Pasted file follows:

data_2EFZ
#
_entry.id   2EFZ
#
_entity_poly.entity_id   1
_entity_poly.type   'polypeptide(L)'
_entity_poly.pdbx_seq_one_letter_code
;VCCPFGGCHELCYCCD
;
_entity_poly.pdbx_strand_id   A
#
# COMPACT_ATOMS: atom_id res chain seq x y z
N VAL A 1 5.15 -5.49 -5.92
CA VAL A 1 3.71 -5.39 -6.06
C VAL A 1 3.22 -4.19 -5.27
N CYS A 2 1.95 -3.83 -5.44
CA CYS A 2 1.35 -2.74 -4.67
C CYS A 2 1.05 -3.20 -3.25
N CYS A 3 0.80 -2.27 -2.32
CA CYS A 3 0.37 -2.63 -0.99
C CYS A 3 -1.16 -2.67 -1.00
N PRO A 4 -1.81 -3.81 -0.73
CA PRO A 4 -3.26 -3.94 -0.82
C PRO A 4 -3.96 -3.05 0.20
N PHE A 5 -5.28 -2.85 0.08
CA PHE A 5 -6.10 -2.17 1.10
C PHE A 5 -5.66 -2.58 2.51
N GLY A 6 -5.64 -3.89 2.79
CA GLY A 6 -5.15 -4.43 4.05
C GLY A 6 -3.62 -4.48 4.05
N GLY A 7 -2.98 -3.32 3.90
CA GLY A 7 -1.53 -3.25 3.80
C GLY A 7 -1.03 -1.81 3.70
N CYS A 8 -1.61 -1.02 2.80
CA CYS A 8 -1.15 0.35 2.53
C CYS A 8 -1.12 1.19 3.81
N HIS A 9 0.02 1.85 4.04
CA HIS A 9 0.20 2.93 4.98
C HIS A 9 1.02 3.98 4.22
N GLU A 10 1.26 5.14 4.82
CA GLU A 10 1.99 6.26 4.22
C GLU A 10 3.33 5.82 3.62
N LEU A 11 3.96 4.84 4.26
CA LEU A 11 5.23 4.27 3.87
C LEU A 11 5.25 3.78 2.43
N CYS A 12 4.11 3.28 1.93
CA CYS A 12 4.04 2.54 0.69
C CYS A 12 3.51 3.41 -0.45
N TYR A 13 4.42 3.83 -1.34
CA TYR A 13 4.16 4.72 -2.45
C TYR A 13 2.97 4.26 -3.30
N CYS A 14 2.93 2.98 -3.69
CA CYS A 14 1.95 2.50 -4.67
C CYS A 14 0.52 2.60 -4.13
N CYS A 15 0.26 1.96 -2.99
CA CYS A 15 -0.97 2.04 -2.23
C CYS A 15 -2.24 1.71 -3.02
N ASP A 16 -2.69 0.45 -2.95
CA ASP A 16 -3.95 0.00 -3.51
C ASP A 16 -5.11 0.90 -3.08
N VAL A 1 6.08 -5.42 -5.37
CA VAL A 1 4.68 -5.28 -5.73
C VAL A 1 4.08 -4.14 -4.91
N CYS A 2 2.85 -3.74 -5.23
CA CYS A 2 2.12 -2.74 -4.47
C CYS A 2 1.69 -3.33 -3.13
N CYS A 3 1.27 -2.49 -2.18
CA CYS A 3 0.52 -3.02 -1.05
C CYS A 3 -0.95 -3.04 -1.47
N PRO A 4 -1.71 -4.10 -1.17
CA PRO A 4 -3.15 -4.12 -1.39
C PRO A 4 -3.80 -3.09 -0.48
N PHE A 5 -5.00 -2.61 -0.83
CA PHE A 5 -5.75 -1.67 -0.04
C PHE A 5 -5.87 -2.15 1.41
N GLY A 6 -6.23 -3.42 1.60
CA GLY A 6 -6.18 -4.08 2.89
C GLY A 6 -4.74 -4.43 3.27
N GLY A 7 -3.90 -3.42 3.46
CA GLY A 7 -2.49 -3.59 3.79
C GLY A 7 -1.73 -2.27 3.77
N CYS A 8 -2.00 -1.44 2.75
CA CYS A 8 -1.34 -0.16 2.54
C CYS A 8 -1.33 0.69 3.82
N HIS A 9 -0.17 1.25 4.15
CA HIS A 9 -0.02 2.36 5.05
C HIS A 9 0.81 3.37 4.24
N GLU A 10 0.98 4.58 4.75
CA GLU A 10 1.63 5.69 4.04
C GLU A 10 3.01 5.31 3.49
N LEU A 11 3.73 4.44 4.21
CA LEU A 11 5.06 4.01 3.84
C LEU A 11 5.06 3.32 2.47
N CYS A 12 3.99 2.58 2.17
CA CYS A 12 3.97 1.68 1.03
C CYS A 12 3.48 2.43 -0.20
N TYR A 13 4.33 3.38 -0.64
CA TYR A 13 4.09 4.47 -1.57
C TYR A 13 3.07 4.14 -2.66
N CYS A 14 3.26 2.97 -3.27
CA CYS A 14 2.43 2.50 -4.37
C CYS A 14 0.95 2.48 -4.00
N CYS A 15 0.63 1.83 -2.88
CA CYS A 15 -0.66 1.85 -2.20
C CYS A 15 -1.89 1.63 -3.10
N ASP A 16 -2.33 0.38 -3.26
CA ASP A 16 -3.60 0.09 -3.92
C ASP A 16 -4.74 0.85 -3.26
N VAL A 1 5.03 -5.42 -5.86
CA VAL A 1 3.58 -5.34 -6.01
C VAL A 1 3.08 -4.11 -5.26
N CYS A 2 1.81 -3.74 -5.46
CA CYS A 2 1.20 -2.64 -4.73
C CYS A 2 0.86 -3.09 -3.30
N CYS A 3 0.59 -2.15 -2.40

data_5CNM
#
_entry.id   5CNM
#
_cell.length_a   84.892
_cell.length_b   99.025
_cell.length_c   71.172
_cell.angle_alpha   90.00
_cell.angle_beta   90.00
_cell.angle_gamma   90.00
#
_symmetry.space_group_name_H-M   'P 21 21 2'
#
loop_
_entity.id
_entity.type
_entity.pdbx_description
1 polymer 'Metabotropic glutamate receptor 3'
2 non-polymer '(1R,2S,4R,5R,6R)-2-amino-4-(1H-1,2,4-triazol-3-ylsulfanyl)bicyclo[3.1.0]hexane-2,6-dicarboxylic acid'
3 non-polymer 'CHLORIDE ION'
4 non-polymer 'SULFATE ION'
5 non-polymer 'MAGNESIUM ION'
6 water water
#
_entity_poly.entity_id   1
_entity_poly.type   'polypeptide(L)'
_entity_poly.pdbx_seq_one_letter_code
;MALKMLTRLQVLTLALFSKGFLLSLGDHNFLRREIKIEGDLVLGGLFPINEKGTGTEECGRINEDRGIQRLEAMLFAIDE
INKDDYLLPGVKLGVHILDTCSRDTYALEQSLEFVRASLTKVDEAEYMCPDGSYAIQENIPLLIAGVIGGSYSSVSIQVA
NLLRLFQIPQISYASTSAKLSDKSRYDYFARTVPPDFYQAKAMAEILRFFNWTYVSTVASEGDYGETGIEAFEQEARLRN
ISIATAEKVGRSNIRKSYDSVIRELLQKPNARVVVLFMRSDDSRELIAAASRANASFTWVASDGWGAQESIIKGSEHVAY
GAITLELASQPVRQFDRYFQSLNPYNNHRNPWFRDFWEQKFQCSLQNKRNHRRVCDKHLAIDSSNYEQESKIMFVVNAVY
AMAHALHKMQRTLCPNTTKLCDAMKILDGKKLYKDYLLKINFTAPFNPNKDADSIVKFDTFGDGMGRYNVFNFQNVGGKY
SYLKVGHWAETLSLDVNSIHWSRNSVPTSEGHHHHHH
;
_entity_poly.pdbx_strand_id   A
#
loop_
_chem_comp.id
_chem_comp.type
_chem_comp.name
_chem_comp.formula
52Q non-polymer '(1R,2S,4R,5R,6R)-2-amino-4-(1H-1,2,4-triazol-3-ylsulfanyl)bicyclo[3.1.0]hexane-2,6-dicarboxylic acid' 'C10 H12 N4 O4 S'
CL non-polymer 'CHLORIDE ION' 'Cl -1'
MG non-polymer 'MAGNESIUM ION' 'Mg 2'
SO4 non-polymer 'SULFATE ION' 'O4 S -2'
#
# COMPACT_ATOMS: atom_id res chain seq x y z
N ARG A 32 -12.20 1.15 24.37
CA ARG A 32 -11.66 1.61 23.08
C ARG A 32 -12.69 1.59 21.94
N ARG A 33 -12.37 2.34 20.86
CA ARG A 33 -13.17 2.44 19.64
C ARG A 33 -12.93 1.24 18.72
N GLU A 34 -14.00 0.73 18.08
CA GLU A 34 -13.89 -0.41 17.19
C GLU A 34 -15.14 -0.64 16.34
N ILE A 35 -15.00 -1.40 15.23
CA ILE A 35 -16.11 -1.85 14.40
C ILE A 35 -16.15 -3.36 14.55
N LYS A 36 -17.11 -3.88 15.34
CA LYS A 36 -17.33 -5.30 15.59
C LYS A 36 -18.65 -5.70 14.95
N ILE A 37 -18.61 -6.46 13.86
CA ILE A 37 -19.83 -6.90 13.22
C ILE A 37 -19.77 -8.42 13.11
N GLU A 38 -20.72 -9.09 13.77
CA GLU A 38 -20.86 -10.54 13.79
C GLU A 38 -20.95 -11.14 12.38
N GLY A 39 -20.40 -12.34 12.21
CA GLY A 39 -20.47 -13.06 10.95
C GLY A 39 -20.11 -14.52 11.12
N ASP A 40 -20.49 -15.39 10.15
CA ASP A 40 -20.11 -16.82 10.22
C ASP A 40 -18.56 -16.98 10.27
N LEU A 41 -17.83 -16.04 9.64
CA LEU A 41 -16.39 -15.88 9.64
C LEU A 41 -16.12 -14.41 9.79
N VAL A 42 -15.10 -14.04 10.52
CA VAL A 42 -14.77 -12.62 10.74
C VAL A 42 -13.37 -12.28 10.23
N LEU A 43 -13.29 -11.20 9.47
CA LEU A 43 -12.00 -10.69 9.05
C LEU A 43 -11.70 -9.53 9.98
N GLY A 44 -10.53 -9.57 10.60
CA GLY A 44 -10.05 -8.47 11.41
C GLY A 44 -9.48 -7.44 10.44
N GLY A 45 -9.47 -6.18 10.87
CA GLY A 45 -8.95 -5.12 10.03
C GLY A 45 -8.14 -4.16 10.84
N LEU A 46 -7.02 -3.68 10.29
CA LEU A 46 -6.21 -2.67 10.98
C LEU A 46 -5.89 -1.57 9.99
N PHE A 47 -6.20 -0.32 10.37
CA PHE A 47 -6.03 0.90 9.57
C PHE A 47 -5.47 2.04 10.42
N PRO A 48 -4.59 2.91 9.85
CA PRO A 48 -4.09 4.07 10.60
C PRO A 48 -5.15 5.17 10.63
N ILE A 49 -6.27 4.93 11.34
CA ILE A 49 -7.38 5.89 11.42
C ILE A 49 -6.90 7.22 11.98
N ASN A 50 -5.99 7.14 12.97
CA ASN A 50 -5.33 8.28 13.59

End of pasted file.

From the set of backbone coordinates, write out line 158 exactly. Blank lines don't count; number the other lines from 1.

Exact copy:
52Q non-polymer '(1R,2S,4R,5R,6R)-2-amino-4-(1H-1,2,4-triazol-3-ylsulfanyl)bicyclo[3.1.0]hexane-2,6-dicarboxylic acid' 'C10 H12 N4 O4 S'